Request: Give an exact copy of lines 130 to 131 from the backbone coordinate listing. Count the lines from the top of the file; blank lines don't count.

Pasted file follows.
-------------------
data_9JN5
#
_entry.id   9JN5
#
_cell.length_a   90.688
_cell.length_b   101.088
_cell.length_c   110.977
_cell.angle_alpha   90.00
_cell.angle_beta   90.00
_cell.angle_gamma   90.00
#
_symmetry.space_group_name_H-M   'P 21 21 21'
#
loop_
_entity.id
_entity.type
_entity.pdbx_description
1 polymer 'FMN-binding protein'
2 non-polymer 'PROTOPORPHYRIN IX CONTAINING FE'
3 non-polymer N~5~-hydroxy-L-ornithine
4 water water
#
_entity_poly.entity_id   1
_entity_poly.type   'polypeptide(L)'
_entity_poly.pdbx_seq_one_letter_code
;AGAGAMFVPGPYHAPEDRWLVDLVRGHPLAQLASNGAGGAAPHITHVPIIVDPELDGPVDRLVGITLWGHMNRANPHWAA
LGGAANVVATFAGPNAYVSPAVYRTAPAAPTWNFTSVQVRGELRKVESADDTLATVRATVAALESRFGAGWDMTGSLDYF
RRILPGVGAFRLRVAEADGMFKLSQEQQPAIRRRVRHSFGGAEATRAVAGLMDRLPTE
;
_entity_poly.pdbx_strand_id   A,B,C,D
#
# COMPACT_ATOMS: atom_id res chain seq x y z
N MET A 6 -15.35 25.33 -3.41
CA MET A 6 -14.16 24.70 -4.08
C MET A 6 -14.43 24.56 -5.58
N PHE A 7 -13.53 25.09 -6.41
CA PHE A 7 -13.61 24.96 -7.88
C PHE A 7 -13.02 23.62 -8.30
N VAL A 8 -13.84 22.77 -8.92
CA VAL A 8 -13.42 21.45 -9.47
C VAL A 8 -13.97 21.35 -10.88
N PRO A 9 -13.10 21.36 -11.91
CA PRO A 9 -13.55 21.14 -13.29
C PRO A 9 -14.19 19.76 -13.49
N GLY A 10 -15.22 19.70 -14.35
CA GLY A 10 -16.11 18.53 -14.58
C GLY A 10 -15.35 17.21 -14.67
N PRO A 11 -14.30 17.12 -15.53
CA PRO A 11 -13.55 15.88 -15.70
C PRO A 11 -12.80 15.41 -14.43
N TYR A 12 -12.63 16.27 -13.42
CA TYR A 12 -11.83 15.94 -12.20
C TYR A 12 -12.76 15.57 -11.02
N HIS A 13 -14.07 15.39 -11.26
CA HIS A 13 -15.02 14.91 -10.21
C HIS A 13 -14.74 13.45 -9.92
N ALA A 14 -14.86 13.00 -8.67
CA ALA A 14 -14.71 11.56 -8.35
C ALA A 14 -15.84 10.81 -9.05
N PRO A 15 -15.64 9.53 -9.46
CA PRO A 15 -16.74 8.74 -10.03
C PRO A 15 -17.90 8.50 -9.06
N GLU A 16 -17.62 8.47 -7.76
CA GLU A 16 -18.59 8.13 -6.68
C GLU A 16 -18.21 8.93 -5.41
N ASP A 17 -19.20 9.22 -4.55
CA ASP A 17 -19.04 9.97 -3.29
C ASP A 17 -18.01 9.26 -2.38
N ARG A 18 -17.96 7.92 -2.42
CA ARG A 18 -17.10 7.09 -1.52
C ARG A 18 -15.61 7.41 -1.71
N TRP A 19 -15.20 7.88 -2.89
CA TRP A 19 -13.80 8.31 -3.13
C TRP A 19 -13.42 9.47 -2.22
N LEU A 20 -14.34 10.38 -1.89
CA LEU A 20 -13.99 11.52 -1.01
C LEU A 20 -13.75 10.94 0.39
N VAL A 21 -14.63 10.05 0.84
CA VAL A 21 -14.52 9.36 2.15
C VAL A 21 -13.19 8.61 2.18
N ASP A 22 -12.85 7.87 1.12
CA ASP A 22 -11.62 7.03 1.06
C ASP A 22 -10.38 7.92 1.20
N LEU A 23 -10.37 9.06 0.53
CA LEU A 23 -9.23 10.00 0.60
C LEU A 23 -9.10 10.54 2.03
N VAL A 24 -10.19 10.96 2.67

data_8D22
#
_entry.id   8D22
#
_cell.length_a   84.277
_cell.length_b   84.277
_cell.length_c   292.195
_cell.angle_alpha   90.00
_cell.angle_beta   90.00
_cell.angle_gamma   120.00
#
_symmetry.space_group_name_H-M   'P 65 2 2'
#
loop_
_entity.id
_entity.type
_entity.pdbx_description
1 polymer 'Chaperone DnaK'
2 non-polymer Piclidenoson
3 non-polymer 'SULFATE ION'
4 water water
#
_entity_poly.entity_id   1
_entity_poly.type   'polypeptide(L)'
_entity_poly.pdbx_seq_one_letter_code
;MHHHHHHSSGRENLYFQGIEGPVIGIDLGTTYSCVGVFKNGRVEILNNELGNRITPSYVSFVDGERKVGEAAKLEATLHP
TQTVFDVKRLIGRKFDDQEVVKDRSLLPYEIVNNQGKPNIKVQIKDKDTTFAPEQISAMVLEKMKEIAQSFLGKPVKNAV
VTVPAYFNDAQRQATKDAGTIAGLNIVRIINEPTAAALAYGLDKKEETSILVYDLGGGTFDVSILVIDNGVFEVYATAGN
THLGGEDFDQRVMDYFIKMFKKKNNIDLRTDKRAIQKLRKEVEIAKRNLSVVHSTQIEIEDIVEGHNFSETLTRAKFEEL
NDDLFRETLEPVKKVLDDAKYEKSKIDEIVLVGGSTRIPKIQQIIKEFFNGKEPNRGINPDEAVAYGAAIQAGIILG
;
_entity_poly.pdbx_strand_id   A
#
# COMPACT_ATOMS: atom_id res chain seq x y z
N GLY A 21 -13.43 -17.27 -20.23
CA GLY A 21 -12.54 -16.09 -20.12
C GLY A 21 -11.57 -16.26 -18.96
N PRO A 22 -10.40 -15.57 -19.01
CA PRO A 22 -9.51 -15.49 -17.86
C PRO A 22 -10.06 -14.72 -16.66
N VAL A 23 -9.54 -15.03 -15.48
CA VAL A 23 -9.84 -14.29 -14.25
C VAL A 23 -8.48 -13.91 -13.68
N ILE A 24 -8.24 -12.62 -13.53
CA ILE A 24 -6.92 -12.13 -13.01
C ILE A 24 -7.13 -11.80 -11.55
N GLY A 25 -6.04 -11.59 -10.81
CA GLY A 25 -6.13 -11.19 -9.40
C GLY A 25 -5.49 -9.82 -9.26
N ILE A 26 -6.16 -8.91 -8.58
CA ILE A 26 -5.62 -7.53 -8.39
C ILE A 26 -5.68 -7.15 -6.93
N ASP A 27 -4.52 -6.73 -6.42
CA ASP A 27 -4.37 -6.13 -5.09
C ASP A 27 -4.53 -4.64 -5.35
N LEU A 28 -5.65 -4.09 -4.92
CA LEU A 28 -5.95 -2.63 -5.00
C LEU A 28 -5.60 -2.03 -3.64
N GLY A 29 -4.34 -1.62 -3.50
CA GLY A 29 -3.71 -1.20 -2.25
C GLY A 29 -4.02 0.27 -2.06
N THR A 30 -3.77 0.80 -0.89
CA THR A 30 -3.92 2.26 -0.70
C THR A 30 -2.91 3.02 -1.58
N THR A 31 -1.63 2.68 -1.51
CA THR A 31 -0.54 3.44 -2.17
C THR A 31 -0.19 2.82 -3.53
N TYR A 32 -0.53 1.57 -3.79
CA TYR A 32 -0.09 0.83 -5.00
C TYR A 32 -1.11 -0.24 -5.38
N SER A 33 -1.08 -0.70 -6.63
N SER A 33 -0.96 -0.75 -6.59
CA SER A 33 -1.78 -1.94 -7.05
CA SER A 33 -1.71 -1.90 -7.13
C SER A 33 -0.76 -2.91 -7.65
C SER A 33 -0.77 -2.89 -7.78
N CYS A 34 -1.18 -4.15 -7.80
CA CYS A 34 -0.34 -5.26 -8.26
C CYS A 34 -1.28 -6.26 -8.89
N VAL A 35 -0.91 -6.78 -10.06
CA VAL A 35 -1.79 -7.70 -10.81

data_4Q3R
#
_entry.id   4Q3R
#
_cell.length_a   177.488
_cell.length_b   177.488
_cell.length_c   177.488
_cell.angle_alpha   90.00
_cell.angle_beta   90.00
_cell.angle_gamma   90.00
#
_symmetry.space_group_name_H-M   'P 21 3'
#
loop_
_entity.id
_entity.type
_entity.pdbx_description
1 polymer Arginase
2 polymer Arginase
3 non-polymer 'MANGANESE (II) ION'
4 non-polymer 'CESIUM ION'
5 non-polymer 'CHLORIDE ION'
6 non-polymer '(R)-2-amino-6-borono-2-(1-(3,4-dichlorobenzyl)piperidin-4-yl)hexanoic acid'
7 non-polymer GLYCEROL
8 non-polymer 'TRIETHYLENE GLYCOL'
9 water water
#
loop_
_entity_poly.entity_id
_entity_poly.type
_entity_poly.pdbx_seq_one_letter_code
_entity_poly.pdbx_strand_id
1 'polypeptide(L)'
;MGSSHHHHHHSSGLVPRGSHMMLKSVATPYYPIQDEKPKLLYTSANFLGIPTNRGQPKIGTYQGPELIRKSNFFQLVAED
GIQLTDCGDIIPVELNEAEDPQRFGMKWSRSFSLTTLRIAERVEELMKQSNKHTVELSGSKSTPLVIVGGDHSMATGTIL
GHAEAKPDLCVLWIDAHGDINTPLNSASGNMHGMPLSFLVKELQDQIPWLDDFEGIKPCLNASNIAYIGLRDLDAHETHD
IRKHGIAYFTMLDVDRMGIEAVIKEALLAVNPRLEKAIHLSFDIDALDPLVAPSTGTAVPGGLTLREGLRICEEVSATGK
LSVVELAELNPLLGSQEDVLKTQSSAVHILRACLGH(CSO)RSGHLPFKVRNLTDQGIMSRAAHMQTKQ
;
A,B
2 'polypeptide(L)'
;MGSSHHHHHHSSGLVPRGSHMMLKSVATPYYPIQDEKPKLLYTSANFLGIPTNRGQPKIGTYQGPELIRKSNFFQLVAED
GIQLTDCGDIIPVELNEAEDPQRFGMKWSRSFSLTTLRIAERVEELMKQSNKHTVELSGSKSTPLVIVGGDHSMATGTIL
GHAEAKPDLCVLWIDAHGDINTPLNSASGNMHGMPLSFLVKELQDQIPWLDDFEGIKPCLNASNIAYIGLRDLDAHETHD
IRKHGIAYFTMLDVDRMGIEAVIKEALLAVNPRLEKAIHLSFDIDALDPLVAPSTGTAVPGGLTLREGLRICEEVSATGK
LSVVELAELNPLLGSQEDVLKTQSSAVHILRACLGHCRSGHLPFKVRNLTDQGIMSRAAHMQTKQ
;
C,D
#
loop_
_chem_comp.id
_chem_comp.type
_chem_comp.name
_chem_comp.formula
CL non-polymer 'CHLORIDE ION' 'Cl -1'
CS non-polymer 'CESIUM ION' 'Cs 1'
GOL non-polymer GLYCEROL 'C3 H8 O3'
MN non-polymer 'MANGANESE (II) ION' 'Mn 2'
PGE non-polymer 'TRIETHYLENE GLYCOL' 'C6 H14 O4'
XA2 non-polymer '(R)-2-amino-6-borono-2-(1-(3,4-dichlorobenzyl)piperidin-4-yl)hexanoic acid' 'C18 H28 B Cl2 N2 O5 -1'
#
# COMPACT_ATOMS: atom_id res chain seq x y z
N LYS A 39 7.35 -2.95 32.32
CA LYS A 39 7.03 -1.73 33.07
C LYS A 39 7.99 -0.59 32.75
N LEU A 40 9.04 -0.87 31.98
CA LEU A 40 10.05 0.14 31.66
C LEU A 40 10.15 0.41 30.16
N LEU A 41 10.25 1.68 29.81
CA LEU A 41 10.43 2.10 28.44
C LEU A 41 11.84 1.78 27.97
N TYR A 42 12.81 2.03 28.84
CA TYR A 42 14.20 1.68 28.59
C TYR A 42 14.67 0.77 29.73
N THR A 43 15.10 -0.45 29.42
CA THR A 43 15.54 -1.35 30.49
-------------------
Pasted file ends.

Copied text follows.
C VAL A 23 -8.48 -13.91 -13.68
N ILE A 24 -8.24 -12.62 -13.53